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Maximillian Hill


11 Things I've Learned In The Past Year

#11 was generated via AI Assistant, but surprisingly accurate. AI is very powerful.

    1. Deadlines are almost always negotiable

    Buy time when you can.

    2. Mirroring, repeating the last 3 words someone just said, is as close to a Jedi-Mind trick you'll get in negotiation.

    The phenomenon of social mirroring is first described in the Torah. King Solomon, known for his deep wisdom, tells us, “As in water, a face reflects a face, so is the heart of a man to a man” (Proverbs 27:19). Just like when you gaze into a body of water, the face you show the water is reflected back at you, so too when you feel and act a certain way to another person – that person will reflect your attitude and behavior towards him. This important lesson teaches us that, for better or for worse, you can influence another person through your own way of interacting with him.

    3. You don't get what you deserve, you get what you negotiate.

    Having worked as a budget analyst at a large, international company, I can tell you from experience that this is very true. You must be willing to negotiate, or you will never get what you're worth.

    4. Do not fear the word "no"....welcome it. "No" starts the negotiation. All of the best negotiators seek out the word "no".

    5. When speaking in public, keep your chin up.

    6. When speaking in public, show your palms. It's a sign of peace and puts your audience at ease.

    Hands open and your palms at a 45-degree angle: Communicates that you are being honest and open.

    7. Humans aren't rational beings.

    In study after study,together with Amos Tversky, he showed that when it comes to making decisions, humans are predisposed to irrationality.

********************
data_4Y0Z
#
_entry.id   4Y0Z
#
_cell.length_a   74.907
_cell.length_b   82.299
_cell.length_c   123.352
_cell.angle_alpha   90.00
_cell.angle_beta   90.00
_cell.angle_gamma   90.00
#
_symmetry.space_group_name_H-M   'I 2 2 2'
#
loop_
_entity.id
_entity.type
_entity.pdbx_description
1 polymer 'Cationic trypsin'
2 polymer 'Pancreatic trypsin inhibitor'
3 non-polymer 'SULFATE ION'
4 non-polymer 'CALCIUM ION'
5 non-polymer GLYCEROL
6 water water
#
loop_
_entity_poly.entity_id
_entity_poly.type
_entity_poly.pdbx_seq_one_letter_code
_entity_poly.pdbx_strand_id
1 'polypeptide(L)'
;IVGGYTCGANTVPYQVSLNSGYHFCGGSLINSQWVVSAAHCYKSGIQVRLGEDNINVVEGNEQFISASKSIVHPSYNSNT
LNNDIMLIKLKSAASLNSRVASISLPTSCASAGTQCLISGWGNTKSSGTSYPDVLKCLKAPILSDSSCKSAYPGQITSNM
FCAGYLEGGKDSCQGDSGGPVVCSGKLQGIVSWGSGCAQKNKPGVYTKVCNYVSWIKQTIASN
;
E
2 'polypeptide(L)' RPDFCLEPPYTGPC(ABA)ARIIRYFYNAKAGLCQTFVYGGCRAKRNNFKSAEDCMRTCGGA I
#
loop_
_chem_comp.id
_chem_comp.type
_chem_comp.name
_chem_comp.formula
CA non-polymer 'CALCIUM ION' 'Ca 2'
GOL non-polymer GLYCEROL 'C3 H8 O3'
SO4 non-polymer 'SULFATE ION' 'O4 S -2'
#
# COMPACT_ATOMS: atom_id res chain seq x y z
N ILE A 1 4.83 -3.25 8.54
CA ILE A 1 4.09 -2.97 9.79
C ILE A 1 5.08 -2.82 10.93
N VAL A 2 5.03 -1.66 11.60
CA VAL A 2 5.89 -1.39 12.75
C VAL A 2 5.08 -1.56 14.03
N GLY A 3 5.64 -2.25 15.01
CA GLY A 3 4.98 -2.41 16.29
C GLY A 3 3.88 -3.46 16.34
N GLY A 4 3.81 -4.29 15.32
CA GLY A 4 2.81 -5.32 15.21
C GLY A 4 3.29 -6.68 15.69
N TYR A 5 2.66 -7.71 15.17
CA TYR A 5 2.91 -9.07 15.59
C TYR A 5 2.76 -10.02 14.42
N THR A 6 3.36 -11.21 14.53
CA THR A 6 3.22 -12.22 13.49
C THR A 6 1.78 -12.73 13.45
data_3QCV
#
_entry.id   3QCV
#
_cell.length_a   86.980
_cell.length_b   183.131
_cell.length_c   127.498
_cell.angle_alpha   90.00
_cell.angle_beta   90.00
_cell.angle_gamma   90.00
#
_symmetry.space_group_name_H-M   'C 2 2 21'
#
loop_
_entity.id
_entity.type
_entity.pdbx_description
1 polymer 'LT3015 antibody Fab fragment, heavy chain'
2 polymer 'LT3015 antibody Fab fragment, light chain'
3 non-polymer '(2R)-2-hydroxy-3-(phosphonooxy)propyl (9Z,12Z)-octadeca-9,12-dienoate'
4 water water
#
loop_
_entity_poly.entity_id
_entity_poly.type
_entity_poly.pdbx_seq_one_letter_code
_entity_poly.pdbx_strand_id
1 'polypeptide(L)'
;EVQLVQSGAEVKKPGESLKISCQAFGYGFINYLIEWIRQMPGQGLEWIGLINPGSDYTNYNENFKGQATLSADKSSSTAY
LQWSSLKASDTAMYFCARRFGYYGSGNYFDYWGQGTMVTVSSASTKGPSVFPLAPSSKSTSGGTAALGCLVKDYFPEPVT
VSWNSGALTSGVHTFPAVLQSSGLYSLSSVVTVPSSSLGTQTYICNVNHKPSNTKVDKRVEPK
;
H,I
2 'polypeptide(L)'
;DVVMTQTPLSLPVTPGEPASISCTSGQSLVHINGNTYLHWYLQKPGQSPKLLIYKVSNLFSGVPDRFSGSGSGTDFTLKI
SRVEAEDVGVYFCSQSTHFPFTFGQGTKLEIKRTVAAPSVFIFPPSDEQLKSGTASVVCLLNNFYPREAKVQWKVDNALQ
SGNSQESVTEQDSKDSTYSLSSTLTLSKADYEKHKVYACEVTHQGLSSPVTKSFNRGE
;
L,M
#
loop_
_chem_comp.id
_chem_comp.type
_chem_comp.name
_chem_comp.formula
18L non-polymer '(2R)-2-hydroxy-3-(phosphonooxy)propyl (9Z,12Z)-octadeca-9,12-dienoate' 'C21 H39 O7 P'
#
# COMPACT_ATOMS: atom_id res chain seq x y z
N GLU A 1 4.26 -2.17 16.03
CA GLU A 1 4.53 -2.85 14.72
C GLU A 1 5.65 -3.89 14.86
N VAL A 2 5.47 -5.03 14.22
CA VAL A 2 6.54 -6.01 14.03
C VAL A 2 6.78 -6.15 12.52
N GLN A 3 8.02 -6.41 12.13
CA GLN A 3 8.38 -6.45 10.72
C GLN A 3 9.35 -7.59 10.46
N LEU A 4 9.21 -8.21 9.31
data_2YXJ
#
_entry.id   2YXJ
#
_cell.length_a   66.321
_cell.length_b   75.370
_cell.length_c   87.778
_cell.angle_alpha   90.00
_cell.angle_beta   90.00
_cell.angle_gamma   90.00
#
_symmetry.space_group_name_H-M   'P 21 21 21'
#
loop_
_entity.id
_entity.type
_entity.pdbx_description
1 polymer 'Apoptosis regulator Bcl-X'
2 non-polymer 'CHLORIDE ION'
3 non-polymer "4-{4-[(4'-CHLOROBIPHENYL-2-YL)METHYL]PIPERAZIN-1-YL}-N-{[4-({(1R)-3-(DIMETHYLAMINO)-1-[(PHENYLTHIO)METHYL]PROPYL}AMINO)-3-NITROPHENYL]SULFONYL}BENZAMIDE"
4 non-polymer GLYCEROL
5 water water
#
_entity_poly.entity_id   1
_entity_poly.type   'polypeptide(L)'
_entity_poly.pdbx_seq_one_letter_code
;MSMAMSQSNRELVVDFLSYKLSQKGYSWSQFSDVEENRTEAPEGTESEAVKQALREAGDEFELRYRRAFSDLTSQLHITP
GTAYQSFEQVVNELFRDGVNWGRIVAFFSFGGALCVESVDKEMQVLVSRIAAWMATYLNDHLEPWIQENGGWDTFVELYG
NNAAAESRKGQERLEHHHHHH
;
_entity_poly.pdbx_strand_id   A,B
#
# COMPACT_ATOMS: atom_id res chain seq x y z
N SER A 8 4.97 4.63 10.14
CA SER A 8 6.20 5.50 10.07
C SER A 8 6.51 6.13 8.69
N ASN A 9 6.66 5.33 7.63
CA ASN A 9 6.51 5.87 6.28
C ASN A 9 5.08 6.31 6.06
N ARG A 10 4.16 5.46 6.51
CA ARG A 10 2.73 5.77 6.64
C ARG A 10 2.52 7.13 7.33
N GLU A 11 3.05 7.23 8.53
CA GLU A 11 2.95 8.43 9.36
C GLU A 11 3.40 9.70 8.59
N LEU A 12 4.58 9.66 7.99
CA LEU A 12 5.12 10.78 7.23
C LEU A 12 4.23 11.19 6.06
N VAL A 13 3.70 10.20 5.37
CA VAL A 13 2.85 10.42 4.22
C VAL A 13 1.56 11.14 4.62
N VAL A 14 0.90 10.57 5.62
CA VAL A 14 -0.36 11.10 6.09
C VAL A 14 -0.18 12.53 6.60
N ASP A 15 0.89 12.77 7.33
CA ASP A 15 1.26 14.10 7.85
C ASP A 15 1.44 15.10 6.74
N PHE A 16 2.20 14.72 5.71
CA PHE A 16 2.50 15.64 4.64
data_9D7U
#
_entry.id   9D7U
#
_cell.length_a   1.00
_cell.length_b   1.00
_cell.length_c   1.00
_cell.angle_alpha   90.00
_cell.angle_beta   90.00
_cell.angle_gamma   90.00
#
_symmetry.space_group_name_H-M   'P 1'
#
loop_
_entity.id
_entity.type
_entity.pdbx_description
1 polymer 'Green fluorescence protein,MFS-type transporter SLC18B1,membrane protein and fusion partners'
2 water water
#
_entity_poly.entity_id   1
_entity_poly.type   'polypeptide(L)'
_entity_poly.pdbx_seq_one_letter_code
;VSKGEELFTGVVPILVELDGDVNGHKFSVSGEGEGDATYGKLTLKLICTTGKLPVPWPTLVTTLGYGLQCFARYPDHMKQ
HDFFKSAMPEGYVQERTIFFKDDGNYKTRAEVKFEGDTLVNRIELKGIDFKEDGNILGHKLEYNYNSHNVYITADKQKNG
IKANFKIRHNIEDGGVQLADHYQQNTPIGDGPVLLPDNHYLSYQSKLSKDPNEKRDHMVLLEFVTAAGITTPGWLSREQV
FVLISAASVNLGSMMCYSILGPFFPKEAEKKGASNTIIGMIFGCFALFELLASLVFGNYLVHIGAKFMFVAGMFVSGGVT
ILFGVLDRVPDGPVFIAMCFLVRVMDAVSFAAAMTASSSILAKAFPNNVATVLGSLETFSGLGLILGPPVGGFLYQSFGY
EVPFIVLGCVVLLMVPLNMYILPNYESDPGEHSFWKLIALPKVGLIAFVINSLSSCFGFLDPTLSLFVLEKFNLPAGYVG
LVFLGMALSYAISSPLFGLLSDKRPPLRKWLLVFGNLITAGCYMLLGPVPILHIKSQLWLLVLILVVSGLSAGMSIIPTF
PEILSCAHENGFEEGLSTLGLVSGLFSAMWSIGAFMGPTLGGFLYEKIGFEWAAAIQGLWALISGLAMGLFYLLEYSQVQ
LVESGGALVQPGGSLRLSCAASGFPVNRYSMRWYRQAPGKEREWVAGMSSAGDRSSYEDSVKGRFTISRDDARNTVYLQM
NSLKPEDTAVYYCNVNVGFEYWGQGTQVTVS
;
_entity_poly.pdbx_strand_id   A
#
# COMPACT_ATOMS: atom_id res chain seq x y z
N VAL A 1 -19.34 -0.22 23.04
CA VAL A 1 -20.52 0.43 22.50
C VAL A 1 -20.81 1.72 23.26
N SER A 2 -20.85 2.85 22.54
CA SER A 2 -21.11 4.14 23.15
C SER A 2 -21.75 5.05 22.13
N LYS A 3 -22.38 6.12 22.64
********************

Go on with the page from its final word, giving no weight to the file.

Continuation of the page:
8. Connecting with an audience isn't about you. It's about the audience.

    9. A good habit to develop is putting yourself in semi embarrassing situations on a regular basis to lessen the power the fear of embarrassing yourself has over you.

    If you get embarrassed like you expect, watch how no-one, other than yourself, remembers the incident weeks/months later. This is how little most people are concerned with/about you.

    10. In a negotiation, do an accusation audit. List everything that your counterpart can say that is negative about you and be prepared to address them.

    One critical exercise that good negotiators conduct in their preparatory stages is the accusation audit. Whether you’re an FBI agent taking part in a hostage negotiation or a small business owner negotiating against a rent increase, conducting a thorough accusations audit will ensure that you enter the room feeling prepared.

    11. Saying No

    I used to have a hard time saying no to people, but I've learned that it's okay to put my own needs first. People will understand if I can't do something, and if they don't, it's not worth my time and energy.

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